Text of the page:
Monthly Archives: December 2013

Vatican Council II – Revisiting its Documents: Sacrosanctum Concilium Part XII

A multi-part series honouring the Vatican Council II by reviewing its documents.  We continue with the Constitution on the Sacred Liturgy.

Part XII: General Principles of Reform …continued

A Diocese is the faithful gathered in a particular geographical territory around their Bishop. This union of faith and worship is made most visible in the celebration of Eucharist with the Bishop. But since the Bishop can’t be everywhere in his Diocese, parishes exist to regroup the faithful in a particular area. Nonetheless, the parish’s liturgical life must express and foster this communion with the local Bishop.

For this reason, the Council Fathers expressed the need for the proper education of the faithful in the Liturgy (nos. 14, 19 and 35.3). This is to help them to better participate in the Liturgy, to better appropriate for themselves the prayer of the Church, and to allow the Liturgy to be the foundation of their daily lives (Liturgy isn’t something we do, it’s something we live). This formation of the faithful — which always refers to both clergy and laity — is what the Council calls the Pastoral-Liturgical Action, because it’s about forming the Baptised in the faith and in the worship of God.

To help with this formation, the Council promoted the establishment of ‘liturgical commissions’ on the national and diocesan levels (nos. 44-46) “to regulate pastoral-liturgical action throughout the territory, and to promote studies and necessary experiments whenever there is question of adaptations to be proposed to the Apostolic See” (no. 44). In Canada, the national commission is called the Episcopal Commission for Liturgy and the Sacraments. In the Archdiocese of Edmonton, the local commission is called the Office of Divine Worship.

These commissions are to: promote the Liturgy; provide and promote liturgical formation; provide approved ritual and liturgical books; ensure proper adherence to liturgical laws; assist Bishops in their duty to oversee the liturgical life of the Diocese; promote sacred art and music; provide resources for liturgical music; and, when necessary, study and experiment when questions of adaptation are to be proposed to the Apostolic See (nos. 44-46).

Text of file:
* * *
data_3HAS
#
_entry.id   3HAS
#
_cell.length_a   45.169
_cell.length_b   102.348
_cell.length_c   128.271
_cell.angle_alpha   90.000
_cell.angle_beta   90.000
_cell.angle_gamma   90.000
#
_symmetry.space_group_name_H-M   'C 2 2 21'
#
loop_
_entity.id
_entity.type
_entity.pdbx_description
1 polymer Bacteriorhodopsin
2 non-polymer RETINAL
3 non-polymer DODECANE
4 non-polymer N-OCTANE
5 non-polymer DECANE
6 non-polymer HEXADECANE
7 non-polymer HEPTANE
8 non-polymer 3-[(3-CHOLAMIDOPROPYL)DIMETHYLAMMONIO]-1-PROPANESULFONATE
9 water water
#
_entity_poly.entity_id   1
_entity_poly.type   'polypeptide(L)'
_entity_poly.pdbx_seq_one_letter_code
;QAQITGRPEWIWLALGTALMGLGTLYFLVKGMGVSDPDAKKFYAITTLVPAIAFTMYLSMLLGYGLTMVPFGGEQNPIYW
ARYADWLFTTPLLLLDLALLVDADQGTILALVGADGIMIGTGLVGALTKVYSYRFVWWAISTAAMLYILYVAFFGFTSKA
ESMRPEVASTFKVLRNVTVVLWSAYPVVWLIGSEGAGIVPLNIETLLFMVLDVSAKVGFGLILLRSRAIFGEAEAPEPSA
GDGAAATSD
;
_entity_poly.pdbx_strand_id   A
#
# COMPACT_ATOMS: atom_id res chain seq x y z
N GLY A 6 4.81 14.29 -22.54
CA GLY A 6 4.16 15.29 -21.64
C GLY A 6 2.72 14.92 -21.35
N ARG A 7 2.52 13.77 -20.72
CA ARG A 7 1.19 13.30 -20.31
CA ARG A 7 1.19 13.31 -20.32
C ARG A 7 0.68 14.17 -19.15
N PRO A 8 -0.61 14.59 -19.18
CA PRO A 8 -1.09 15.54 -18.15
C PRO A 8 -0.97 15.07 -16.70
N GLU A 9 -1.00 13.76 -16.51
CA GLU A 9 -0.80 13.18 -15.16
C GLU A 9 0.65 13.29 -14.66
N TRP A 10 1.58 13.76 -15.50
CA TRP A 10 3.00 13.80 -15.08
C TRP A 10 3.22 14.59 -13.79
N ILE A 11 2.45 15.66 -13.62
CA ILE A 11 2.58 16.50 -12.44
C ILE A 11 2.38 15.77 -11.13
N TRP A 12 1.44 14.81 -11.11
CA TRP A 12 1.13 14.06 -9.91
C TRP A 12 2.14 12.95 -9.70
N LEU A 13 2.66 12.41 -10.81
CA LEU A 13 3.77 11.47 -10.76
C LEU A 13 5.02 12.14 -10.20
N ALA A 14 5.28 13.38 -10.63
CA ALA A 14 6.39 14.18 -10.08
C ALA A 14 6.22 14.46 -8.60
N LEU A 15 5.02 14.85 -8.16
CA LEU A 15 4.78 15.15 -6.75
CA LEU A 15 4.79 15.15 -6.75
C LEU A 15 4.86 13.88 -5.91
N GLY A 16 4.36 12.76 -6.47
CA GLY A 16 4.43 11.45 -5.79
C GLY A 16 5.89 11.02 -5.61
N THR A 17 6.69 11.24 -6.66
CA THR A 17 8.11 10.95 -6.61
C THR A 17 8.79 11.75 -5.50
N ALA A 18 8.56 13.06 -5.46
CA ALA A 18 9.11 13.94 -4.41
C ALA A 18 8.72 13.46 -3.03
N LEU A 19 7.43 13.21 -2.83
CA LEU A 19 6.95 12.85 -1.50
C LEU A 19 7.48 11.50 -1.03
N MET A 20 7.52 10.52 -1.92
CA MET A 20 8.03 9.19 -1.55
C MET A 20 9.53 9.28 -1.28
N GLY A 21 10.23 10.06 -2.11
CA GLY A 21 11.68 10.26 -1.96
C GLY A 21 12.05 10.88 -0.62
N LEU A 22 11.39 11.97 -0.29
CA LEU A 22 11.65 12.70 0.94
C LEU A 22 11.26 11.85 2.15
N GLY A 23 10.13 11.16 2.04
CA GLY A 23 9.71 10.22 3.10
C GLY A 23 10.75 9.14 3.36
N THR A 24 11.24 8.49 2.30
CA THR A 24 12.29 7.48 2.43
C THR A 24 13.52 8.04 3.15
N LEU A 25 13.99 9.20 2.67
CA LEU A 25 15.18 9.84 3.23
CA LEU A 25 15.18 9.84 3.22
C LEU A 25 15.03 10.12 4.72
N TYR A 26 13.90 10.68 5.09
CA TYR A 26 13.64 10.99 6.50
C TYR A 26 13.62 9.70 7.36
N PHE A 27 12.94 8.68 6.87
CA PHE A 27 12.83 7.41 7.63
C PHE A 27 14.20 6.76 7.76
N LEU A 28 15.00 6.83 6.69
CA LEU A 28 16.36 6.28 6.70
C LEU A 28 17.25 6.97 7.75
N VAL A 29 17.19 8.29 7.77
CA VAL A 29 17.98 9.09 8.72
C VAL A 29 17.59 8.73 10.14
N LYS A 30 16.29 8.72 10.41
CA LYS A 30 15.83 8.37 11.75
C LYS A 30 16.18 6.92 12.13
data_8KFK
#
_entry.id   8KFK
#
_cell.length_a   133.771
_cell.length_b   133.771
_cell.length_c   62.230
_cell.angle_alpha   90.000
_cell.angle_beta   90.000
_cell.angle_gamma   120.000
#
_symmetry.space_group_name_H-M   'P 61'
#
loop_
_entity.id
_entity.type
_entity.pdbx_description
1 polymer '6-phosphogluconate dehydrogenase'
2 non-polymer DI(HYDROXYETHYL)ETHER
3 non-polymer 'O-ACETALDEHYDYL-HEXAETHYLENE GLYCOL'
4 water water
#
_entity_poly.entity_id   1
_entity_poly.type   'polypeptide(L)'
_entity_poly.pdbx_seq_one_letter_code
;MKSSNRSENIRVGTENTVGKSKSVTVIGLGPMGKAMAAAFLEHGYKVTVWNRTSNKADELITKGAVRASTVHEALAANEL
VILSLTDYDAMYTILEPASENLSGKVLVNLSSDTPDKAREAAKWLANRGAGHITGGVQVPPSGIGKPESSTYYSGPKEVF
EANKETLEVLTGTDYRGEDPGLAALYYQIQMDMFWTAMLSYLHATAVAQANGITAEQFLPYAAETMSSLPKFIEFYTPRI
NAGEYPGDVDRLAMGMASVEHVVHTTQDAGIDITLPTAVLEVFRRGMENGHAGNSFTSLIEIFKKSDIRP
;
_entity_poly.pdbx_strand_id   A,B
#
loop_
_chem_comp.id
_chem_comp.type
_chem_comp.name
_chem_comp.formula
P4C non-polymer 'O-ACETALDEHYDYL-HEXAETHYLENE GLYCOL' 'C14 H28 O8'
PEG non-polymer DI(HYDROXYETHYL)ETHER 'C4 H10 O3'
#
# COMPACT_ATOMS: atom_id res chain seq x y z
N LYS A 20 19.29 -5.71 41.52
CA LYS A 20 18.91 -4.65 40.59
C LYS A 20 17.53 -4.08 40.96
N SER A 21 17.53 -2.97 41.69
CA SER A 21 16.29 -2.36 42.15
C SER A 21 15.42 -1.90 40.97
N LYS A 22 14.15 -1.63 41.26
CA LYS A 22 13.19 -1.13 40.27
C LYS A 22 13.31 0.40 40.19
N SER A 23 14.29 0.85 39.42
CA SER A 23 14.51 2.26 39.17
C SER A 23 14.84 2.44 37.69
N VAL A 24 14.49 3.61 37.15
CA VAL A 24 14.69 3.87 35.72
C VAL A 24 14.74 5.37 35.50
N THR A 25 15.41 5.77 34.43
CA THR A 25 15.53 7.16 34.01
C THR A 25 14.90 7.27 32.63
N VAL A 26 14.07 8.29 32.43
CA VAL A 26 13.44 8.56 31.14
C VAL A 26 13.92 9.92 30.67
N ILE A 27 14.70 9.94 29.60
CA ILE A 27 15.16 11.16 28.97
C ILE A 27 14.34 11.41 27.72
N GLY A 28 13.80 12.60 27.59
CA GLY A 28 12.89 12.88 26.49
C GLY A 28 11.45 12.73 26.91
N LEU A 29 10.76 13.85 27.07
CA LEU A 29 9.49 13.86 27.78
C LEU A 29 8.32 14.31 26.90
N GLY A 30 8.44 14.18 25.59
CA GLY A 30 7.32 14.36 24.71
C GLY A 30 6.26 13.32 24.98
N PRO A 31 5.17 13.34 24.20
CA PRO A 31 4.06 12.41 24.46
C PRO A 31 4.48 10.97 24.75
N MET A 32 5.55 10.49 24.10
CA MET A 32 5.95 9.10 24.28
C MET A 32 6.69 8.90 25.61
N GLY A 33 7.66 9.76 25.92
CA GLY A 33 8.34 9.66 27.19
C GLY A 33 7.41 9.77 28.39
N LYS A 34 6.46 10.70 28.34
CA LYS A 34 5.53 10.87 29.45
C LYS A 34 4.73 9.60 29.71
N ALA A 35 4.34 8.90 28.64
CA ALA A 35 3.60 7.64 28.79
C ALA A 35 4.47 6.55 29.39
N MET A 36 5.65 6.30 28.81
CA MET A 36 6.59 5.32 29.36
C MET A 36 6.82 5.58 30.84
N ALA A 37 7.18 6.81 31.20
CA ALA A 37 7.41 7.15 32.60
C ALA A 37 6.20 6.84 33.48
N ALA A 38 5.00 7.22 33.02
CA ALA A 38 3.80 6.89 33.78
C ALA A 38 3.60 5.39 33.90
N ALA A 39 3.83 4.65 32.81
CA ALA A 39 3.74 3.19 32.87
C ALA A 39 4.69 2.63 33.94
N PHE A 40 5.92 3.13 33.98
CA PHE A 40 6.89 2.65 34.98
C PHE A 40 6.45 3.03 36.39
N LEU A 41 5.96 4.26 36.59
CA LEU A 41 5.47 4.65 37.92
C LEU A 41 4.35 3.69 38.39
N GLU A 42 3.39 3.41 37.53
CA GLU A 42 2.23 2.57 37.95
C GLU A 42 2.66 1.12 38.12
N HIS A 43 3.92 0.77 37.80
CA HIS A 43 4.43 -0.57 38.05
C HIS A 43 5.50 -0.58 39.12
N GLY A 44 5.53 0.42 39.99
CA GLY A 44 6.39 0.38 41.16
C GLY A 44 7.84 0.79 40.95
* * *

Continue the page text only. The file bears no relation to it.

This zeal and concern for the promotion and proper execution of Liturgy got special attention from the Council Fathers because of the important place (and consequence) Liturgy has in the life of the Church, and the importance it needs to have in the life of each of her members. As the Council Fathers wrote in the first line: they wanted to “impart an ever increasing vigour to the Christian life of the faithful,” a life which, rooted in the Eucharist, flows from the Liturgy and leads us back to it (no. 1). For in the Liturgy we encounter God in a particularly intimate way, and the deeper we get into the Mass, the more we become members of the Body of Christ and the more His Kingdom grows within us. And as we’re beginning to see, this deeper relationship with Christ, this more profound and active Christian life, this is the ultimate goal of the whole Council.

This concludes the first chapter, General Principles for the Restoration and Promotion of the Sacred Liturgy. (To be continued…)

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Vatican Council II – Revisiting its Documents: Sacrosanctum Concilium Part XI